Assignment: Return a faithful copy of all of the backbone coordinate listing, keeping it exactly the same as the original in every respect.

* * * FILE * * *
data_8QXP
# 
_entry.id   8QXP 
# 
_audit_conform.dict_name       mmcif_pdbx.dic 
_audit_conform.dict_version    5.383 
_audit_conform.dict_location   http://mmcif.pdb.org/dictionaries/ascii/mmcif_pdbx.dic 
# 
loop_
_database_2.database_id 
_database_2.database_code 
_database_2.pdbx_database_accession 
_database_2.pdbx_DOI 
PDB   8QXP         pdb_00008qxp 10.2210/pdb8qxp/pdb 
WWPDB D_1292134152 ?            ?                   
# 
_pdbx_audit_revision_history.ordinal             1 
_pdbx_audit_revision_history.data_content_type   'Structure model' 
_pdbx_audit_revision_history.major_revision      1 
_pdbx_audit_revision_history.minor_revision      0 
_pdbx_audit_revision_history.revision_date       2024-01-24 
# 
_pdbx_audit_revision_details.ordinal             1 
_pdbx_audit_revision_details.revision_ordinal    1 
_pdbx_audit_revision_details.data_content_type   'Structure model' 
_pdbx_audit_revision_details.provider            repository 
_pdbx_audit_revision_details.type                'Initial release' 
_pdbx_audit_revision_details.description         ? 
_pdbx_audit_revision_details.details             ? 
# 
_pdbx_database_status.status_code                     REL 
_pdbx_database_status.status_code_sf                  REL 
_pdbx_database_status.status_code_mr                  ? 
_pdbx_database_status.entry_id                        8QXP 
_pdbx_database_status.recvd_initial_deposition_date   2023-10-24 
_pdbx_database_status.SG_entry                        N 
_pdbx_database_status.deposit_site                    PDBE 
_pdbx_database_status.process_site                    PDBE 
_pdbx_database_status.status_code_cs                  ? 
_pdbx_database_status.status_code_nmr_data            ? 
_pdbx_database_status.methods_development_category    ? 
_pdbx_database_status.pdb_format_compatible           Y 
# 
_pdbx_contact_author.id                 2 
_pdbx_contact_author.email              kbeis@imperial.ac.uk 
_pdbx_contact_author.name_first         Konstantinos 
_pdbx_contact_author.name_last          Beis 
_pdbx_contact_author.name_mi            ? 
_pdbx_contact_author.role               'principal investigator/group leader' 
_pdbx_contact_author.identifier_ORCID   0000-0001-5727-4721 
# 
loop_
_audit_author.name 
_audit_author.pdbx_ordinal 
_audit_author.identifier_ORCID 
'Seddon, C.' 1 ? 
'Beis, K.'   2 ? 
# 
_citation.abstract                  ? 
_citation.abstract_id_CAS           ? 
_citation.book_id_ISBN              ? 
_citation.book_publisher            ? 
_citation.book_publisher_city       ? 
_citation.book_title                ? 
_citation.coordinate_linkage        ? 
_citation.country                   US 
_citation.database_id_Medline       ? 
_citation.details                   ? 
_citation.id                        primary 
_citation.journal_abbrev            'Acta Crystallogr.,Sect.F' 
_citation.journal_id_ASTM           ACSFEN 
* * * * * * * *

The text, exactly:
data_8QXP
# 
_entry.id   8QXP 
# 
_audit_conform.dict_name       mmcif_pdbx.dic 
_audit_conform.dict_version    5.383 
_audit_conform.dict_location   http://mmcif.pdb.org/dictionaries/ascii/mmcif_pdbx.dic 
# 
loop_
_database_2.database_id 
_database_2.database_code 
_database_2.pdbx_database_accession 
_database_2.pdbx_DOI 
PDB   8QXP         pdb_00008qxp 10.2210/pdb8qxp/pdb 
WWPDB D_1292134152 ?            ?                   
# 
_pdbx_audit_revision_history.ordinal             1 
_pdbx_audit_revision_history.data_content_type   'Structure model' 
_pdbx_audit_revision_history.major_revision      1 
_pdbx_audit_revision_history.minor_revision      0 
_pdbx_audit_revision_history.revision_date       2024-01-24 
# 
_pdbx_audit_revision_details.ordinal             1 
_pdbx_audit_revision_details.revision_ordinal    1 
_pdbx_audit_revision_details.data_content_type   'Structure model' 
_pdbx_audit_revision_details.provider            repository 
_pdbx_audit_revision_details.type                'Initial release' 
_pdbx_audit_revision_details.description         ? 
_pdbx_audit_revision_details.details             ? 
# 
_pdbx_database_status.status_code                     REL 
_pdbx_database_status.status_code_sf                  REL 
_pdbx_database_status.status_code_mr                  ? 
_pdbx_database_status.entry_id                        8QXP 
_pdbx_database_status.recvd_initial_deposition_date   2023-10-24 
_pdbx_database_status.SG_entry                        N 
_pdbx_database_status.deposit_site                    PDBE 
_pdbx_database_status.process_site                    PDBE 
_pdbx_database_status.status_code_cs                  ? 
_pdbx_database_status.status_code_nmr_data            ? 
_pdbx_database_status.methods_development_category    ? 
_pdbx_database_status.pdb_format_compatible           Y 
# 
_pdbx_contact_author.id                 2 
_pdbx_contact_author.email              kbeis@imperial.ac.uk 
_pdbx_contact_author.name_first         Konstantinos 
_pdbx_contact_author.name_last          Beis 
_pdbx_contact_author.name_mi            ? 
_pdbx_contact_author.role               'principal investigator/group leader' 
_pdbx_contact_author.identifier_ORCID   0000-0001-5727-4721 
# 
loop_
_audit_author.name 
_audit_author.pdbx_ordinal 
_audit_author.identifier_ORCID 
'Seddon, C.' 1 ? 
'Beis, K.'   2 ? 
# 
_citation.abstract                  ? 
_citation.abstract_id_CAS           ? 
_citation.book_id_ISBN              ? 
_citation.book_publisher            ? 
_citation.book_publisher_city       ? 
_citation.book_title                ? 
_citation.coordinate_linkage        ? 
_citation.country                   US 
_citation.database_id_Medline       ? 
_citation.details                   ? 
_citation.id                        primary 
_citation.journal_abbrev            'Acta Crystallogr.,Sect.F' 
_citation.journal_id_ASTM           ACSFEN 